I see various versions of Ouma’s beta designs (like small differences) A!Kichi is always the same. But B!Kichi has either black or white hair and pants. Eyes are bicolured sometimes and sometimes not. And C!Kichi’s eyes are not always bicoloured eyes. And as for height, C!Kichi and Ouma’s final design are taller than his previous designs? So confusing… are there actually 3 or 4 different variations of Ouma’s beta designs???
So I was super excited when @slashyrogue posted up the last chapter of Hungry for You from their Open Veins series. So excited in fact that I compiled all the fic and turned this amazing series into a book. Slashy deserves all the love, and I’m so happy to give something back for all the amazing fic they write.
I won’t share the pdf (that’s up to Slashy if they’re comfortable with that), but here are some snippets of what the final product looked like.
I’m having a blast doing these. If any of my author friends are interested in seeing one (or a collection) of their fics designed for book printing, feel free to drop me a message in my askbox.
(ETA: Clarification to say that I’m offering these free of charge, they aren’t commissions. I just think it’s fun. So if you’ve avoided asking for that reason, don’t!)
If you’re interested in neuroscience or psychology, I’d highly reccomend any book by Oliver Sacks! I get asked a lot about books to read so you can also check out this video I made with my top 7 and this masterpost which includes websites where you can learn more!
For centuries, physicians have been fascinated by the many manifestations of migraine, and especially by the visual hallucinations or auras- similar in some ways to those induced by hallucinogenic drugs or deliria–which often precede a migraine.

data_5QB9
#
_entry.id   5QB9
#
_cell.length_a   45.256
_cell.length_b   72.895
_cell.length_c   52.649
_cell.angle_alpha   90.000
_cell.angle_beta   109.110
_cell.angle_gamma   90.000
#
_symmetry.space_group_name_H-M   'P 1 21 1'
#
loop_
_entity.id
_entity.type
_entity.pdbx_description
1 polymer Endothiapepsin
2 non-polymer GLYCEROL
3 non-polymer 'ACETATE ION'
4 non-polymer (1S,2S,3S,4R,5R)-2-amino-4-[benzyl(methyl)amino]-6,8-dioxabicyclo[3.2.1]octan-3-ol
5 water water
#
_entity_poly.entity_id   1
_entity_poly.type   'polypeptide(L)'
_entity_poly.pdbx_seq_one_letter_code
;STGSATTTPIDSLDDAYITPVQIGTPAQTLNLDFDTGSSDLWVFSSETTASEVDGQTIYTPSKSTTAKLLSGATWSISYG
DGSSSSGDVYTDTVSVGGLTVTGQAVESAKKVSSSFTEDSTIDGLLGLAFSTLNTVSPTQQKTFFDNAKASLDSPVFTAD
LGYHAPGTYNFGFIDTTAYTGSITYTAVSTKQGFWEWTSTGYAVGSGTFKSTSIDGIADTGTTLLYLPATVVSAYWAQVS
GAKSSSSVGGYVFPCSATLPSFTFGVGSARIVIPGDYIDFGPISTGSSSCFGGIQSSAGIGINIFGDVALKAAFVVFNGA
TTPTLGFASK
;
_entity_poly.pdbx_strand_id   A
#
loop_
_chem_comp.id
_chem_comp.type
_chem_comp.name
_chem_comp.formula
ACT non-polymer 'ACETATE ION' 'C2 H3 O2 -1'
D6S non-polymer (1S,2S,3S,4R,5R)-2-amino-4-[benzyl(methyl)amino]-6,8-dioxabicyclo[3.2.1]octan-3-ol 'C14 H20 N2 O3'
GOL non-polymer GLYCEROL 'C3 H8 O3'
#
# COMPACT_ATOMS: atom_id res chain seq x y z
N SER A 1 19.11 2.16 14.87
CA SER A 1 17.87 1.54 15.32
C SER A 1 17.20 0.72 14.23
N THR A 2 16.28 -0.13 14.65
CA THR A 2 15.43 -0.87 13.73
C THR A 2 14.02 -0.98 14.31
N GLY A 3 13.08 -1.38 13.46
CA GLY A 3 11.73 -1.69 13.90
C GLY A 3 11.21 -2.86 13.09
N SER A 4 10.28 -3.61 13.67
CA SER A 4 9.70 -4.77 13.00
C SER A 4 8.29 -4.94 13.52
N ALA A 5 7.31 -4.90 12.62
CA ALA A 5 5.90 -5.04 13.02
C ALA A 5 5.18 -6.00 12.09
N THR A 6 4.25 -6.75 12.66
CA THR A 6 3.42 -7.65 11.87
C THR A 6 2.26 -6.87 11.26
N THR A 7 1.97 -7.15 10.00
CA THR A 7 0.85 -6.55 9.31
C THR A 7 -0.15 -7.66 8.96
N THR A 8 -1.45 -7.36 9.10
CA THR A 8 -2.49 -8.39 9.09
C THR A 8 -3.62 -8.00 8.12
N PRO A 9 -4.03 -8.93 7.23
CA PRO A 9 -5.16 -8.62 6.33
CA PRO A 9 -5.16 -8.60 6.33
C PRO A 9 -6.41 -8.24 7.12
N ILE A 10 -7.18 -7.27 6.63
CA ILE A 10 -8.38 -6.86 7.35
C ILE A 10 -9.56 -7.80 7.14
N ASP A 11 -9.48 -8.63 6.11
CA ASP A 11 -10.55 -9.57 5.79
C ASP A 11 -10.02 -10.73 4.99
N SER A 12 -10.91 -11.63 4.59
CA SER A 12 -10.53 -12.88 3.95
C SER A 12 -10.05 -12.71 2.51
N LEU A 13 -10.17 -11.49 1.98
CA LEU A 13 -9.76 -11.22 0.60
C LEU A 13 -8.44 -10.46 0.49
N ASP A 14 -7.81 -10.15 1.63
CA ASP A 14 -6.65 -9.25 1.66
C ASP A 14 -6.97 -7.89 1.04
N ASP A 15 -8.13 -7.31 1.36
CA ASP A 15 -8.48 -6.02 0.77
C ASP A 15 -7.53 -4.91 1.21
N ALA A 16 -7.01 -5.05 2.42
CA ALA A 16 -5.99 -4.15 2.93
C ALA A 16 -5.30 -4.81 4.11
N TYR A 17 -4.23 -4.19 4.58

Dr. Sacks describes these hallucinatory constants, and what they reveal about the working of the brain.
Awakenings is the remarkable account of a group of patients who contracted sleeping-sickness during the great epidemic just after World War I. Frozen in a decades-long sleep, these men and women were given up as hopeless until 1969, when Dr. Sacks gave them the then-new drug L-DOPA, which had an astonishing, explosive, “awakening” effect. Dr. Sacks recounts the moving case histories of these individuals, the stories of their lives, and the extraordinary transformations they underwent with treatment.
3. The Island of The Color Blind
Oliver Sacks has always been fascinated by islands, and this book is an account of his work with an isolated community of islanders born totally colorblind. He listens to these achromatopic islanders describe their colorless world in rich terms of pattern and tone, luminance and shadow.
4. Uncle Tungsten
A book about Sacks’ childood;
his discovery of biology, his departure from his childhood love of chemistry and, at age 14, a new understanding that he would become a doctor.
5. An Anthropologist on Mars
This book talks about 7 seemingly paradoxical neurological conditions: including a surgeon consumed by the compulsive tics of Tourette’s Syndrome except when he is operating; an artist who loses all sense of color in a car accident, but finds a new sensibility and creative power in black and white; and an autistic professor who has great difficulty deciphering the simplest social exchange between humans, but has built a career out of her intuitive understanding of animal behavior.
6. Seeing Voices
A journey into the world of deaf culture, and the neurological and social underpinnings of the remarkable visual language of the congenitally deaf. Sacks writes “The existence of a visual language, Sign, and the visual intelligence that goes with its acquisition, shows us that the brain is rich in potentials we would scarcely have guessed of, shows us the almost unlimited resource of the human organism when it is faced with the new and must adapt.”